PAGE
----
Kinesio Tape – More than Just a Summer Olympics Fashion Statement?

Along with their work-out attire, this year’s Olympic athletes have been sporting colorful tape.  Spectators have seen the images – strips in various shades running up, down and across the bodies of athletes. Curious to learn if this trend was more than a fashion statement, we asked one of our pediatric orthopedic surgeons, Dr. John Schlechter, who specializes in sports medicine, a few questions.

What’s the deal with that colorful tape we’re seeing on this year’s Olympic athletes?

That colorful tape is called Kinesio tape, and has actually been to the Olympics before.  Beach volleyball player Kerri Walsh Jennings, who just won her third gold medal, wore a colorful mesh pattern on her operated shoulder when she competed in Beijing four years ago. Now, during the London games, many athletes, especially divers, swimmers and volleyball players, have been seen with the tape.

Who developed it?

Dr. Kenzo Kase, a Japanese chiropractor, invented the method about 30 years ago when he started taping Sumo wrestlers to relieve their pain.

What is it used for?

Kinesio tape can be used for many reasons.  In some cases, it helps to relieve pain and inflammation. But more often in the Olympics, it is used to help stabilize injured joints or help to unload injured and aching muscles. The tape gives the athlete support for aching muscles that might hamper performance.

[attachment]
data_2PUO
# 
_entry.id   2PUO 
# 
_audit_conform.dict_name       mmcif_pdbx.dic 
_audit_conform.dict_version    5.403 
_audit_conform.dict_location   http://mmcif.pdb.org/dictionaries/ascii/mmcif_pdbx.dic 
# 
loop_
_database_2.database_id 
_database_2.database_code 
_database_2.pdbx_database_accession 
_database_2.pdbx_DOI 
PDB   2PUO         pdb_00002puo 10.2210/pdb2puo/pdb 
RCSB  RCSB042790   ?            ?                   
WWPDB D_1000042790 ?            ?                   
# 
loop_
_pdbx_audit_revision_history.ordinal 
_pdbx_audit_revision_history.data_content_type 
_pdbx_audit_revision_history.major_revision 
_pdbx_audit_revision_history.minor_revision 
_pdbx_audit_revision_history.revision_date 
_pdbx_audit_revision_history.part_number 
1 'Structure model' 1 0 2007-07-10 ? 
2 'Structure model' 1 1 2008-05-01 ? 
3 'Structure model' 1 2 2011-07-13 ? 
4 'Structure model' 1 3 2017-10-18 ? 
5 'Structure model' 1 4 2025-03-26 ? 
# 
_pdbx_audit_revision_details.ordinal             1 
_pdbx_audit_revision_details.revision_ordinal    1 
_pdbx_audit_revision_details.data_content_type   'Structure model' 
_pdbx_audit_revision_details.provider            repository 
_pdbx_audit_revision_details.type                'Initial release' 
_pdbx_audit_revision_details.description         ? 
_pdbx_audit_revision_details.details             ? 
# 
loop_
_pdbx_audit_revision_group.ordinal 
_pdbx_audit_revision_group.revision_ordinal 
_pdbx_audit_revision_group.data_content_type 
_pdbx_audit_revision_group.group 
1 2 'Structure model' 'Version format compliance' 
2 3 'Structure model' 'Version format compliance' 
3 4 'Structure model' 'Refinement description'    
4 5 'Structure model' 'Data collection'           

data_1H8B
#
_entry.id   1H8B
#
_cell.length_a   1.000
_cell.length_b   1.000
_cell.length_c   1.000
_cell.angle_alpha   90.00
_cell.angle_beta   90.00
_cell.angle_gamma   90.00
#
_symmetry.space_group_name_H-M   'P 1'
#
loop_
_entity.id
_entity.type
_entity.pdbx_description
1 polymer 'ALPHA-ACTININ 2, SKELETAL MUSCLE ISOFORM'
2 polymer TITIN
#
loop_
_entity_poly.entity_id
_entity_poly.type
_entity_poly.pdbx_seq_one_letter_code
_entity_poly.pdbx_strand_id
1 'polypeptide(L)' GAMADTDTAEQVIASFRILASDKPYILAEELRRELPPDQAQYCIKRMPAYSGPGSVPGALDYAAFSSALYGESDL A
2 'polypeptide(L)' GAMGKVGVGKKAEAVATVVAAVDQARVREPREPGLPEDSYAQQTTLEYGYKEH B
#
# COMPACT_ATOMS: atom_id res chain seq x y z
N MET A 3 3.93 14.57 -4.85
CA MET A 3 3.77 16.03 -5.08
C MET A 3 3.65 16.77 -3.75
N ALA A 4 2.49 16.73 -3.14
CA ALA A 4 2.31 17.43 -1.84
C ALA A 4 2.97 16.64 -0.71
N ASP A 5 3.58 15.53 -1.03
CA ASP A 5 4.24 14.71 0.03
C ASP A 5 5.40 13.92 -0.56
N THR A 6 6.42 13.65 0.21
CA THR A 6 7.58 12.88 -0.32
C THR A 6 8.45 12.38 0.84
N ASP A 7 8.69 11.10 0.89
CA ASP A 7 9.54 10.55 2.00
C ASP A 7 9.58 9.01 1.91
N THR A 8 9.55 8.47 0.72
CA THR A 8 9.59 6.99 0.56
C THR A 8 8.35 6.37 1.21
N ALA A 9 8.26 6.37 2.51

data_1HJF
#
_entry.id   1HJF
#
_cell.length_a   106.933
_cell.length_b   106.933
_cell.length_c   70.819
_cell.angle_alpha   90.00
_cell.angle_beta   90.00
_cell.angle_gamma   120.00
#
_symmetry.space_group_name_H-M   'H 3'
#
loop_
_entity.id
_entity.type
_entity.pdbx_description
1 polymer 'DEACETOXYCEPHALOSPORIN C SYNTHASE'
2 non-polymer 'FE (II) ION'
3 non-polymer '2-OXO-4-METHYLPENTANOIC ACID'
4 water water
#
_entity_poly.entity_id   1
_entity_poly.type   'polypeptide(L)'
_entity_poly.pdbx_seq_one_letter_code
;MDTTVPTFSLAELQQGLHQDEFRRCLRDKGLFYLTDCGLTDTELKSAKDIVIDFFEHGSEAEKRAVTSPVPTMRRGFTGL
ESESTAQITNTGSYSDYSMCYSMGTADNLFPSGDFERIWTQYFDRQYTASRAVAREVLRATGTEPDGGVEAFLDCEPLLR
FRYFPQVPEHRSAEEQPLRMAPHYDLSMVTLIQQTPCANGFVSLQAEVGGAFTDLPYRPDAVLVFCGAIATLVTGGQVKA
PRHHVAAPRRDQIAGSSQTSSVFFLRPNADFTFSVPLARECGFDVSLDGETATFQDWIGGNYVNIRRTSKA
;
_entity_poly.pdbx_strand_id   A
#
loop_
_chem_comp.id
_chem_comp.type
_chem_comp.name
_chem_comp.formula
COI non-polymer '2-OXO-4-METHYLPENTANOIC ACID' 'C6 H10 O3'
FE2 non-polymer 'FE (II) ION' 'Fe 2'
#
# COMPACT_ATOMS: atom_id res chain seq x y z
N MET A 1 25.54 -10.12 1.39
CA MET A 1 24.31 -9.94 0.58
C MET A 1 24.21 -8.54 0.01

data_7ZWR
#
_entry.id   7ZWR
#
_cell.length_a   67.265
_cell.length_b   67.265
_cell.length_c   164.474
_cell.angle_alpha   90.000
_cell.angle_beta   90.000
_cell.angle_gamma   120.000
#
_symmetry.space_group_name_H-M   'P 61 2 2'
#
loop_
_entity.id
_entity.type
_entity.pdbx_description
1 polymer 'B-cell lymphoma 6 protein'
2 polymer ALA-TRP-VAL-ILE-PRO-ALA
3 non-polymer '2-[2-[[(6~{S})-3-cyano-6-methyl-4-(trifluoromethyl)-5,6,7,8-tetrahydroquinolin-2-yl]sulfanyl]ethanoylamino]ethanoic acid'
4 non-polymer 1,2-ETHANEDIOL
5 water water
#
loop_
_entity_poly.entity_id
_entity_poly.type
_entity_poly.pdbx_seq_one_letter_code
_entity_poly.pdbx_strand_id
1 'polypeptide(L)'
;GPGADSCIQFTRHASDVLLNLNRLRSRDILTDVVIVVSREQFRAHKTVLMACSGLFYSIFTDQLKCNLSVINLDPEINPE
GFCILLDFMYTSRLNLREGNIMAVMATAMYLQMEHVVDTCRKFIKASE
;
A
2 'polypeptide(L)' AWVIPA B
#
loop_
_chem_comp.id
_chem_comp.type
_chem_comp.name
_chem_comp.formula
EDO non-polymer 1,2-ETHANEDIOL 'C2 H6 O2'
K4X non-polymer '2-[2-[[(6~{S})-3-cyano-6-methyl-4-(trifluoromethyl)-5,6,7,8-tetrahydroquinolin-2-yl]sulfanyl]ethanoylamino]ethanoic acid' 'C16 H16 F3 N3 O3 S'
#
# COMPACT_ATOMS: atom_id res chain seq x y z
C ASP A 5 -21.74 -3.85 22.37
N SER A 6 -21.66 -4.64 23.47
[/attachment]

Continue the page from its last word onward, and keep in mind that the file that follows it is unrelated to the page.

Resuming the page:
How is it different from other athletic tape?

Regular athletic tape is rigid and does not move with the athlete. It’s better used when you need to stop motion. Kinesio tape, on the other hand, stretches in one direction and then as it’s stretched, it snaps back like a rubber band.  That’s how it is used to help the muscles and joints, and why it’s also popular with athletes.  It allows the athlete to move with less pain.

Is there a special technique for applying the tape?

There is a special technique for applying the tape.  It’s best to learn from an athletic trainer or physical therapist.

Where can people get the tape?